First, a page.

Rio’s street art flows from every corner, nook, and cranny of The Marvelous City. The street art has become a part of the city. From the walls of the old streets of Santa Teresa to the fashionable streets of Ipanema, to the poor flavelas. Graffiti and street art are a part of Brazil’s culture, and some of the best examples of it can be found in Rio.
Rio’s streets are covered in street art and graffiti. There are ugly tags that cover every possible piece of free space on a building, and then there are amazing murals that are so well painted that they could be in modern art museums. This is Brazil. It’s a country of contrasts. Right above Leblon, the most expensive neighbourhood in all of South America, there is a flavela where many of the houses wouldn’t even have basic services. These contrasts flow into Rio’s street art scene.
My favourite activity in Rio was just walking around and “graffiti hunting.” I’d have my camera in pocket, and just walk the streets looking for more amazing pieces of Rio graffiti. It felt like a safari, because every time I’d turn a corner I’d find a new piece of amazing art. I’d be in a taxi, and try and remember where we were whenever I’d see a new piece that I hadn’t had the chance to photograph yet. There’s a higher concentration of street art in Rio, than in any other city I’ve visited. My neck was hurting when I took a cab, because the great pieces would pass by my window much too quickly.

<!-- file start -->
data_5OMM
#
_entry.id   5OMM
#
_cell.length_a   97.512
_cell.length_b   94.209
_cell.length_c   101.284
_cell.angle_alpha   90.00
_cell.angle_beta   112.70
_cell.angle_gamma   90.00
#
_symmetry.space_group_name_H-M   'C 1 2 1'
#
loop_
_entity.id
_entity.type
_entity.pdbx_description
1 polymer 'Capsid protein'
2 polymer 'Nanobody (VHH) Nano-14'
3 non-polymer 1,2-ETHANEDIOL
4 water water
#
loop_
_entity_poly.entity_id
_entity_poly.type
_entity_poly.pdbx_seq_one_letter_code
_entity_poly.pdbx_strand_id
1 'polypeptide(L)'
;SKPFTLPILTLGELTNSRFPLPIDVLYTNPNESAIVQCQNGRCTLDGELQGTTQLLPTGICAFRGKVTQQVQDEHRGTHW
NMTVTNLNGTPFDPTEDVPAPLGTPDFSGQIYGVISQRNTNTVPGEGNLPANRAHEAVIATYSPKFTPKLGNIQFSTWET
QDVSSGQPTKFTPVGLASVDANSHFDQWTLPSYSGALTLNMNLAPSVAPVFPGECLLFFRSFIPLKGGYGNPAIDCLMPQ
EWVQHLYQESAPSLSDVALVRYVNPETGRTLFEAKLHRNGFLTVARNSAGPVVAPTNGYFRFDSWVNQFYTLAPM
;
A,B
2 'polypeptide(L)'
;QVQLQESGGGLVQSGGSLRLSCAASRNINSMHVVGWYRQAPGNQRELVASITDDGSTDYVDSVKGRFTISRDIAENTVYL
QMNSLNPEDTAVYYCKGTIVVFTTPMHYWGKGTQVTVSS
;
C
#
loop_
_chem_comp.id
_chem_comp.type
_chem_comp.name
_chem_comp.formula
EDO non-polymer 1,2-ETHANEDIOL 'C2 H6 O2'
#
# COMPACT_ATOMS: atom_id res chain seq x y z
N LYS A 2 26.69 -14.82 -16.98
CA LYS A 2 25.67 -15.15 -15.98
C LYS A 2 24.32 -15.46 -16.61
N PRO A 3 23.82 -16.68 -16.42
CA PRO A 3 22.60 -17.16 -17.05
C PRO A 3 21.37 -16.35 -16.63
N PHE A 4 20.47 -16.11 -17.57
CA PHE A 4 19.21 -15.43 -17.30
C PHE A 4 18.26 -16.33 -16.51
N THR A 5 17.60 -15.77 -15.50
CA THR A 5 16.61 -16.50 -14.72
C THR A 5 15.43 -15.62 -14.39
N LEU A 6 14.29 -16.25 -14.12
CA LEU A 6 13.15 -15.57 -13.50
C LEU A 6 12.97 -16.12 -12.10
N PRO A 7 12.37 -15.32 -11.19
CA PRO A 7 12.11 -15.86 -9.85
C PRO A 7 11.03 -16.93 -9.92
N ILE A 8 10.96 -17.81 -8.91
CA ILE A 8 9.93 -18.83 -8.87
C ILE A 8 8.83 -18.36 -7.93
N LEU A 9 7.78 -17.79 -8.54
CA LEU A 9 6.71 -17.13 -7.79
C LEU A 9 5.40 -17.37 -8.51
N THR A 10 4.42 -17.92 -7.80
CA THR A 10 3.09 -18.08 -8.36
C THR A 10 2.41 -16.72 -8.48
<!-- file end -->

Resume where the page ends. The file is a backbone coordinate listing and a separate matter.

The Rio graffiti scene has many facets. Some of the pieces are done legally, or with the help of government in order to prevent the rise of the Pixação (pr: pee-chao,) which is a much less visually appealing. Of course others are done under the cover of nightfall, with the fear of imprisonment, or being beaten at the hands of the police if caught. It’s still an underground cultural movement, even if the murals of some of the famous artists are celebrated.
When I showed my photos to friends, the vibrant colours were one of the most commented upon characteristics of the street art from Brazil. Many of the Brazilian artists incorporate very vibrant colours into their pieces. It is a beautiful relief for the people who have never seen such colourful and amazing pieces of street art.
The themes and inspiration that go into the Rio street art are as varied as the people that live in The Marvelous City. There were traditions in Brazil of painting on the streets before the first piece of hip-hop culture was even seen. Then, once the influence of New York style graffiti was introduced, it was brought to a new level. The indigenous influence on the art can be seen in certain pieces, as can the Catholic religion. It’s an interesting mix of political, religious, social, aboriginal, and hip-hop influence that makes for such an eclectic, vibrant, and fantastic graffiti scene in Rio de Janeiro. From what I’ve heard, it’s even bigger in Sao Paolo. I can’t wait to visit!